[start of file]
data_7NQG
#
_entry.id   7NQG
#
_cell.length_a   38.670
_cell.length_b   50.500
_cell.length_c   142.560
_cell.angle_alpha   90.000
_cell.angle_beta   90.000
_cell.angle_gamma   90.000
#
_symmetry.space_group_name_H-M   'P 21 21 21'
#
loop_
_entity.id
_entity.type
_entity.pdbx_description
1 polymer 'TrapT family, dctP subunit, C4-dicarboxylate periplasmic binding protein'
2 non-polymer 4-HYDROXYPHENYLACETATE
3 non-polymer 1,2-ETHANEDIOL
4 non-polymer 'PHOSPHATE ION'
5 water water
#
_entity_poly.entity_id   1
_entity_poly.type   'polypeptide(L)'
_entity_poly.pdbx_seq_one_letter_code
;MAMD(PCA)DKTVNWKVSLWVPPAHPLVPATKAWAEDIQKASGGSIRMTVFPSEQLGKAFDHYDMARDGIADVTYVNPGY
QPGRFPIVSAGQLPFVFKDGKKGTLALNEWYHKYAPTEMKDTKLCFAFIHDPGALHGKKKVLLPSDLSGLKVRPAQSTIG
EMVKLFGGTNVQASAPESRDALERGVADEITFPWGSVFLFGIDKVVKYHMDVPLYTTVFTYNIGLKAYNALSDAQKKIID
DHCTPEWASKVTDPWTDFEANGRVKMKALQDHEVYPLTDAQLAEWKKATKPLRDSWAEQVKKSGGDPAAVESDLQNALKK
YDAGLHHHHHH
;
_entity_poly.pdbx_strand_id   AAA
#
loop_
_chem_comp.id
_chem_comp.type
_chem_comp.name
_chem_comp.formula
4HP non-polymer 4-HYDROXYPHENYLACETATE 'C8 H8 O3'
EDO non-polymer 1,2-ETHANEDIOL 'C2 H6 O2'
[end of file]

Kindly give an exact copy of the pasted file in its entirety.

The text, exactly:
data_7NQG
#
_entry.id   7NQG
#
_cell.length_a   38.670
_cell.length_b   50.500
_cell.length_c   142.560
_cell.angle_alpha   90.000
_cell.angle_beta   90.000
_cell.angle_gamma   90.000
#
_symmetry.space_group_name_H-M   'P 21 21 21'
#
loop_
_entity.id
_entity.type
_entity.pdbx_description
1 polymer 'TrapT family, dctP subunit, C4-dicarboxylate periplasmic binding protein'
2 non-polymer 4-HYDROXYPHENYLACETATE
3 non-polymer 1,2-ETHANEDIOL
4 non-polymer 'PHOSPHATE ION'
5 water water
#
_entity_poly.entity_id   1
_entity_poly.type   'polypeptide(L)'
_entity_poly.pdbx_seq_one_letter_code
;MAMD(PCA)DKTVNWKVSLWVPPAHPLVPATKAWAEDIQKASGGSIRMTVFPSEQLGKAFDHYDMARDGIADVTYVNPGY
QPGRFPIVSAGQLPFVFKDGKKGTLALNEWYHKYAPTEMKDTKLCFAFIHDPGALHGKKKVLLPSDLSGLKVRPAQSTIG
EMVKLFGGTNVQASAPESRDALERGVADEITFPWGSVFLFGIDKVVKYHMDVPLYTTVFTYNIGLKAYNALSDAQKKIID
DHCTPEWASKVTDPWTDFEANGRVKMKALQDHEVYPLTDAQLAEWKKATKPLRDSWAEQVKKSGGDPAAVESDLQNALKK
YDAGLHHHHHH
;
_entity_poly.pdbx_strand_id   AAA
#
loop_
_chem_comp.id
_chem_comp.type
_chem_comp.name
_chem_comp.formula
4HP non-polymer 4-HYDROXYPHENYLACETATE 'C8 H8 O3'
EDO non-polymer 1,2-ETHANEDIOL 'C2 H6 O2'